Wednesday, June 13, 2007

What a weird world

I was stressed out all morning because I dropped my cell into my dog's water bowl. I had signed up for phone insurance and found out after calling the claims department that Verizon had forgotten to bill me for the insurance. This meant no replacement phone and no access to all my beloved numbers. At least I received a beautiful text message before my phone died from my friend, Jeremy, out in San Francisco. It went something like this "sunshine, biking, friendship, laughter ...everything I did today reminded me of you." This message reminded me that when we feel connected to someone, it is not a one way street. The night before, I was talking about my friend Jeremy and recounting my lovely adventure with him.

After being on the phone with Verizon for one hour, my jaw hurt from all the tension I was holding. But taking my son and his best friend, Ronnie, to Tandoori Grill's lunch buffet made me it all better. They make up songs all the time and love to repeat them loudly. But their newest song involved using the melody to the song, "What a Wonderful World," and creating a song based on what they saw in three stanzas and finishing with the line "what a weird world." So my son was looking at a pedestrian sign and he sang, " I see a sign with people ahead. I don't know what that means. Does it mean hit the people ahead. And I think to myself, what a weird world." This had me laughing and slapping the steering wheel while I drove them to lunch and back home.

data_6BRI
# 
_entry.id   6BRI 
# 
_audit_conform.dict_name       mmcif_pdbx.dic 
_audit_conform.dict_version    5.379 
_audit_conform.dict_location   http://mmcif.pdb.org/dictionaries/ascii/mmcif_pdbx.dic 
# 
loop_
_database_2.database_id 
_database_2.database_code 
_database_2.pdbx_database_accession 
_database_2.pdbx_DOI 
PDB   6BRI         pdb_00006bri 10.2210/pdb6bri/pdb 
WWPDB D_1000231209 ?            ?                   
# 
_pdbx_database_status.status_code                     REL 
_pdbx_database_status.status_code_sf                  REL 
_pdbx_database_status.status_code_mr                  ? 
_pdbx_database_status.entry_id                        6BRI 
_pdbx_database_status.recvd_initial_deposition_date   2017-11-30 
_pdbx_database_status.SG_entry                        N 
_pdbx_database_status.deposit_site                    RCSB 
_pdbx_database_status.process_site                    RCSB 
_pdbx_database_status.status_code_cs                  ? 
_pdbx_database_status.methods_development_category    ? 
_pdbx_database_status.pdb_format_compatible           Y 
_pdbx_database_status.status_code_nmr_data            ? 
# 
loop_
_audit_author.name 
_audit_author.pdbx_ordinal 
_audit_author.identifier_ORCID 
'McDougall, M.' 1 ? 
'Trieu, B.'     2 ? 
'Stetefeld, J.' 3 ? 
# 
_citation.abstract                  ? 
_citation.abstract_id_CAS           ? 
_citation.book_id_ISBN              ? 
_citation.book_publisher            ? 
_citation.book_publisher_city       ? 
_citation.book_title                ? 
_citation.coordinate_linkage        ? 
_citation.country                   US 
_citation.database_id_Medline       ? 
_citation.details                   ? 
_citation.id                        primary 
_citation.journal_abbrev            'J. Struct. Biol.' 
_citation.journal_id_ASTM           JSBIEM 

My son shows me that every moment is changeable. You can take in the scenery around you and find wonder and laughter in every situation. Tristan and Ronnie play it up in this picture during their graduation ceremony.

Sunday, June 10, 2007

Triggering points

I am not sure how I would have survived without my journals. I started journaling to save my life, my sanity at the age of 7. In my assortment of Hello Kitty, Barbie, and Holly Hobby notebooks, I scribbled endless details about my imaginary love life with stars such as Olivia Newton John, Matt Dillon, and Peter Chris ( drummer for Kiss). These same pages held all the vehement words that I was not allowed to speak to my older brother, parents, and teachers. To keep my thoughts private, I would bind my notebooks with five different colored rubber bands and arrange them just so. If the color arrangement was not as I left it after my last entry, it was clear that someone had violated my privacy and heart. This seemed safer than using a stupid little lock that anyone could pry open.